Most of the travellers came alone, and had different reasons for joining the trip to New Zealand. Some had just finished university, or were on a gap year. Others were going through life changes, and this was their opportunity to try something outside their comfort zone.
The Contiki motto, #NoRegrets, sums up this mindset — and is proudly plastered on the side of the bus.
As you can see, Contiki has top-of-the line buses. The interiors are new and clean, there’s great air conditioning, and even WiFi and charging stations.
Our tour manager Monique and driver Dyson made the trip a blast. They’re full of passion about New Zealand, and gave insight into every place we visited — along with a “dad joke” or two!
I’ve been on some tours where the guides keep to themselves, but Mon and Dys were the exact opposite. They joined our group dinners and nightlife excursions, and knew every single person by name. We shared a lot of laughs and bonding moments on our week-long road trip together.
Time flew by, as we rode from one destination to the next. Everyone chatted, played games, and listened to the music piped over the speakers.
Since we were all around the same age, it was easy to connect over shared interests. Quite a few had done Contiki trips before, and loved the experience so much that they were back for more.
Here’s a closeup on my Gothic dress. Black Milk also makes this in a Game of Thrones style.
My spooky rings and bracelet are from Alex Streeter, my favorite jewelry maker. His designs are inspired by outer space, animals, dark culture; perhaps you’ve seen his pentagram ring, worn by Marilyn Manson and J-rocker Hyde.
Alex Streeter is a legend in Japan, where he travels every year, and has a storefront in New York’s Lower East Side. I asked Glam Nail Studio (based in Vancouver, Canada) to create starry nail art inspired by his works.
I leave you with a close up of my Black Milk dress and cape.
What do you think of my Contiki trip so far? Would you join a group tour with young travelers, like I did?
What will we humans wear, in the year 2100? My bet is on this Alien Botany dress, designed by my talented friend Zoetica Ebb!
I’m excited to reveal that her futuristic dress collection is back, in a limited quantity run. I’ve been wearing mine like a second skin — this truly is wearable art, designed with the body in mind.
Artist Zoetica Ebb and I have known each other for years, and I’ve long admired her multimedia work.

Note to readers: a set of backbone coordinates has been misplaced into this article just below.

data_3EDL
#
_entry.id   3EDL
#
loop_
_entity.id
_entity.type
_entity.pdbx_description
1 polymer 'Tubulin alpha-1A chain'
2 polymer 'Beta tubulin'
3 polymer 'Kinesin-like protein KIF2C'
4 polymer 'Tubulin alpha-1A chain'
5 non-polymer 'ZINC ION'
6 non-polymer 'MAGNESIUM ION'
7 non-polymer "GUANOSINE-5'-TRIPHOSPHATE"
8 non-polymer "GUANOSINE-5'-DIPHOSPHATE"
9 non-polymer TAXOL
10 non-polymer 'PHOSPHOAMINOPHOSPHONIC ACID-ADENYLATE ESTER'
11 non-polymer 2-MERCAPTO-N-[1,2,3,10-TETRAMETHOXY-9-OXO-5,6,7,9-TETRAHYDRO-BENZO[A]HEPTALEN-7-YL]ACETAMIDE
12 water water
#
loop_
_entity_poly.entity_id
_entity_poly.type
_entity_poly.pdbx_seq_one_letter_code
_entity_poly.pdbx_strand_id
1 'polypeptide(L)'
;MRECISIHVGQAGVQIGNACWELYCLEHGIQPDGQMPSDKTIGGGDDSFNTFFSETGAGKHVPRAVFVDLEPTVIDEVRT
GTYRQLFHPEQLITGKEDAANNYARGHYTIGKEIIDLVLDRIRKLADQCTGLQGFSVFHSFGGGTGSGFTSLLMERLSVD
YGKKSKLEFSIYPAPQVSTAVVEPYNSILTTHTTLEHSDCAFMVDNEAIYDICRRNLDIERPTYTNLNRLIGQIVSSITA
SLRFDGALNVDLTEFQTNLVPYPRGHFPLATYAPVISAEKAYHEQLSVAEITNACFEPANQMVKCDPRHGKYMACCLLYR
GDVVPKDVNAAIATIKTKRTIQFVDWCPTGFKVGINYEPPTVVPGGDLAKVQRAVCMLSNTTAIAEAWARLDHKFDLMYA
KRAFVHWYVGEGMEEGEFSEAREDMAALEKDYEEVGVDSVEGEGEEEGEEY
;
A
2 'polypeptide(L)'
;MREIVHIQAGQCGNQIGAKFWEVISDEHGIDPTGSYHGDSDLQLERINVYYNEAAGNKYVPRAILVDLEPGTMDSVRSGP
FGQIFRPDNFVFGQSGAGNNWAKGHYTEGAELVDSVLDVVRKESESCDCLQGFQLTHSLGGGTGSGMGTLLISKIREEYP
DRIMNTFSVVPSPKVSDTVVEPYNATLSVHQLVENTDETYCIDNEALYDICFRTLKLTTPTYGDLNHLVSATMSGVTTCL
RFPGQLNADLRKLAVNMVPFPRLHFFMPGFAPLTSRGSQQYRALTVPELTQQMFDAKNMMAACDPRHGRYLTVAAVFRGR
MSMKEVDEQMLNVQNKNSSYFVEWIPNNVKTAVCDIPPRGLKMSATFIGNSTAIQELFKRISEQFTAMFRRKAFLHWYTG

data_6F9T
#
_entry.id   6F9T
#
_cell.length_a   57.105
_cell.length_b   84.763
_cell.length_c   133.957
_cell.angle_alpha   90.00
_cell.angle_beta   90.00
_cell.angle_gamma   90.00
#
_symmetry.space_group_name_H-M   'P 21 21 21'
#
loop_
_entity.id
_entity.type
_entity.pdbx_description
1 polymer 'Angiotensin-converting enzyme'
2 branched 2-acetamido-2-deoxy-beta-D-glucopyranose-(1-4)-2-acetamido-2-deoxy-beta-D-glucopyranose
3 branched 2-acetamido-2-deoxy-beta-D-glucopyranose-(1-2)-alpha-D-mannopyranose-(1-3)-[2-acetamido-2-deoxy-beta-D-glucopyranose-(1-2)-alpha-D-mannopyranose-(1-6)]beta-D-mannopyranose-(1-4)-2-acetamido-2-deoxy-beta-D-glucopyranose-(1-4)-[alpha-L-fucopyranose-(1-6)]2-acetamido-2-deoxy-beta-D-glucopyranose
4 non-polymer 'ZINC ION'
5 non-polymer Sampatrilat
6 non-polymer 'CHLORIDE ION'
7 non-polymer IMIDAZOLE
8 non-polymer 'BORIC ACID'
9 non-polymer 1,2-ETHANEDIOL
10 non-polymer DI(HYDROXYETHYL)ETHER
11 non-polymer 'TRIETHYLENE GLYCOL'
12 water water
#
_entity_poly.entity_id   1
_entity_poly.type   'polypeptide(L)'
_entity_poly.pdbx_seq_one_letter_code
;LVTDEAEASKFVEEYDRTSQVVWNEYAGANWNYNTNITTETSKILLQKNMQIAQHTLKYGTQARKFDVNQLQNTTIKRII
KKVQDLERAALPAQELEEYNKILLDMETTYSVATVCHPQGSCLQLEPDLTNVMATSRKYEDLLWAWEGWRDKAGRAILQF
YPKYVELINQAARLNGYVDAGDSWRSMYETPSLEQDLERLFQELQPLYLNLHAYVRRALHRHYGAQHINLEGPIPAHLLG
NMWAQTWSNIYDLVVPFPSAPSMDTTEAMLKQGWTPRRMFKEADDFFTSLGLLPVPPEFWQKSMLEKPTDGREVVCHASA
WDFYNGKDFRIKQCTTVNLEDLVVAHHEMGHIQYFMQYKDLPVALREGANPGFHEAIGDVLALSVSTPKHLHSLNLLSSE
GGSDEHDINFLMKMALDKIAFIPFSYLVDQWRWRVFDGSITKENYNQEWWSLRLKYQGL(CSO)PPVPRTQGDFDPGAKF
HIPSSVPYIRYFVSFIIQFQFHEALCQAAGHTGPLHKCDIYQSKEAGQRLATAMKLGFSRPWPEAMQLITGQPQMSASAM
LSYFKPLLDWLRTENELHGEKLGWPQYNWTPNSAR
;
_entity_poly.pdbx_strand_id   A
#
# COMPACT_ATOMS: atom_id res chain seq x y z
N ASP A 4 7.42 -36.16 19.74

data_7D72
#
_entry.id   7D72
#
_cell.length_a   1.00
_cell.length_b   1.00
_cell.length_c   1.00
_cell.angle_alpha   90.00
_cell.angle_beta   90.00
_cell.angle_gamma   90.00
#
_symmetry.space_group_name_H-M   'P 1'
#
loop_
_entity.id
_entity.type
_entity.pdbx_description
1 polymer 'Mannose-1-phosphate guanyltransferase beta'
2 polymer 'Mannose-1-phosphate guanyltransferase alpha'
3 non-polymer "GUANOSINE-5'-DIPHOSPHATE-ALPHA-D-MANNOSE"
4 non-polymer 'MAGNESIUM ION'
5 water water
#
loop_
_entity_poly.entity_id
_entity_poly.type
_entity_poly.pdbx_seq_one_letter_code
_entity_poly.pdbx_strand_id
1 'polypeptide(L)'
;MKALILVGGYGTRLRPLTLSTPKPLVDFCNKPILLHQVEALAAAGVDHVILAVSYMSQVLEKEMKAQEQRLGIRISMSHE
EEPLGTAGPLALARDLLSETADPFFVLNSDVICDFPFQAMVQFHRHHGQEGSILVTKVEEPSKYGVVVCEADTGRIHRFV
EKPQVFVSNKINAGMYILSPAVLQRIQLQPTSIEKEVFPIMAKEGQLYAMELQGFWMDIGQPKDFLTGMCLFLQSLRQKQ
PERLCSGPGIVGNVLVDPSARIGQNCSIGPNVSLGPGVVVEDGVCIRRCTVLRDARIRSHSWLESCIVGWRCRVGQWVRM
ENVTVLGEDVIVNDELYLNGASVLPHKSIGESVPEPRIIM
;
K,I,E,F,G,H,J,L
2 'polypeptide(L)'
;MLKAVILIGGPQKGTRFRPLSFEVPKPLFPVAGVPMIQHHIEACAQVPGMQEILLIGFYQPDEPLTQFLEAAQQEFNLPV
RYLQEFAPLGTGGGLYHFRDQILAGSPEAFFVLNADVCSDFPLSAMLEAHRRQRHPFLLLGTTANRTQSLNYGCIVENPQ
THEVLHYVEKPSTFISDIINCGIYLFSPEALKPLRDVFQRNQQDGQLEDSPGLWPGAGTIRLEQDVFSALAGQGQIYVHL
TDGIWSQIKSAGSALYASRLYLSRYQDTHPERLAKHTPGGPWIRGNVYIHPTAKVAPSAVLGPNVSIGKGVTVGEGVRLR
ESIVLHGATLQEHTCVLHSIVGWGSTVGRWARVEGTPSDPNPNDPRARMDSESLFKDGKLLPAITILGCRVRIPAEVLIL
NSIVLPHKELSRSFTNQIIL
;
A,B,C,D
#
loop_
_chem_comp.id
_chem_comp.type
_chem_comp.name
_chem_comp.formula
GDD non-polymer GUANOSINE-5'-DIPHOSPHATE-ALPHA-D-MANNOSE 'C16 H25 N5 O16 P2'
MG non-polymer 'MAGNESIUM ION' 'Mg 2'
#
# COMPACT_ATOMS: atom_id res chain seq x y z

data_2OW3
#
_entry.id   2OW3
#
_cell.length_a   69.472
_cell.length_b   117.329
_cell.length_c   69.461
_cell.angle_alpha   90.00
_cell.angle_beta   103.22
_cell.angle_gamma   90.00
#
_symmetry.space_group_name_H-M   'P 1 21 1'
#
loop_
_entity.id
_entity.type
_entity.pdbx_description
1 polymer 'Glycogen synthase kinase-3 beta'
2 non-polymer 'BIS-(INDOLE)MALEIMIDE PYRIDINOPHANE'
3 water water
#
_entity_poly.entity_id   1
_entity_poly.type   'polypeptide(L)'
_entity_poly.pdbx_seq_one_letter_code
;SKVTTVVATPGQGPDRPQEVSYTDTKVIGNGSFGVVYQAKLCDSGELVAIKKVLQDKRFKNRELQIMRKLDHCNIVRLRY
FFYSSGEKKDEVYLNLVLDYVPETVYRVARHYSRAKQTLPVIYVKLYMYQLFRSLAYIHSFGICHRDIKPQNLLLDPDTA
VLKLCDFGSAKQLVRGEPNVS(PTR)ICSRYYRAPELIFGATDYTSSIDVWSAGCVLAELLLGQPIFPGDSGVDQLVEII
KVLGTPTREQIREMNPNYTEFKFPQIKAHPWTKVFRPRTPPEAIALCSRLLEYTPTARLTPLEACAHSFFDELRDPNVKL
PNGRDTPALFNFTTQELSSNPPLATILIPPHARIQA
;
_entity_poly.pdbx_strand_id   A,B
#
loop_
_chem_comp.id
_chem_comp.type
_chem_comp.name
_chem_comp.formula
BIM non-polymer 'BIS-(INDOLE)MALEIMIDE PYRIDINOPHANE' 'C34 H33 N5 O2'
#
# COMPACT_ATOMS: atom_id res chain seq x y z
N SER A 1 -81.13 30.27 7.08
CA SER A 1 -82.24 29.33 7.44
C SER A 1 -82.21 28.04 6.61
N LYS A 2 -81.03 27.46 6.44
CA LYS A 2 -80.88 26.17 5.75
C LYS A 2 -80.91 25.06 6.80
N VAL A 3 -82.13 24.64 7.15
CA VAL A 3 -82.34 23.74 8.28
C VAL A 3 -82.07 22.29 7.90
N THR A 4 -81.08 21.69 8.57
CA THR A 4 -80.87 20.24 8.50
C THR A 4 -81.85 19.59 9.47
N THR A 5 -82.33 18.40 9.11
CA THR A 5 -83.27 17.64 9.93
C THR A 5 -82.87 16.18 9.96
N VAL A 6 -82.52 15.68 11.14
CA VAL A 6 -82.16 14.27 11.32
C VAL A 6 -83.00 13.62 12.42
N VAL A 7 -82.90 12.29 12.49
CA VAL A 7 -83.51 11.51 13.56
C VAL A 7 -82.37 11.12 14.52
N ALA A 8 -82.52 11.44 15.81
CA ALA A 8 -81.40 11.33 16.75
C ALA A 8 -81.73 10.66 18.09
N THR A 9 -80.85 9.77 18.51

Her Alien Botany collection reflects her fascination with the cosmos and alternate history. Tentacles and alien flora slink over the fabric, creating a form-flattering effect.
The Alien Botany dresses are made with a breathable heavy spandex. Zoetica’s hyper-detailed drawings are custom printed in ornate, dazzling detail. A square collar and dip hem add to the elegance of the design.
I love the versatility of the garment: I’ve worn it at a crazy underground party, a family wedding, and a gathering with friends. Bonus for travelers: the fabric doesn’t crease, so it’s easy to pack in a suitcase.
I’m always looking for unique fashion that reflects my love of the future, technology and subcultures. Alien Botany’s “neon space punk” is unlike anything I’ve seen in stores.
(Joey Wong shot these photos of me in Brooklyn, NY. My hair is colored and styled by Stephanie Hoy of Vancouver, Canada).
With my purple hair, this dress seems to be made for me. Here’s a close-up of the stand-out detailing and colors.
Happy news: these Alien Botany dresses have re-launched today, in two styles! You can find out more on Zoetica Ebb’s web shop.
I have the Venenum (left), and it also comes in the Theca (monochrome).
On May 3rd, you’ll be able to see Zoetica’s editorial for the Spring 2016 issue of Auxiliary Magazine. She styled and art-directed a showcase of her Alien Botany dresses, for this alternative fashion magazine.
Zoetica is an independent designer, and her collections are released only in small batches. If you like what you see, I encourage you to act now — once pieces are gone, they may not be available again…
The Alien Botany dresses are available internationally at www.zoeticaebb.com, along with Zoetica’s original prints and art. Let me know what you think of my friend’s designs, and it would be fantastic if you can share this post to support her!
Since this post has to do with the future… it makes sense to continue our adventures in Hong Kong.
I still have photos to share with you, from my last trip to this tech-happy, pop culture city.
Hong Kong’s malls always have life-size displays for people to pose with. I came across these fighter robots and a special merchandise pop-up.
Outside iSquare mall, I found circus statues starring B. Duck, the rubber ducky.
I’ve photographed most of Hong Kong’s streetwear malls for you, but never got the chance to showcase The One in Tsim Sha Tsui until now.
Causeway Bay remains my favorite shopping district, but TST is a close second. It has several malls dedicated to Chinese streetstyle, all within walking distance of the subway.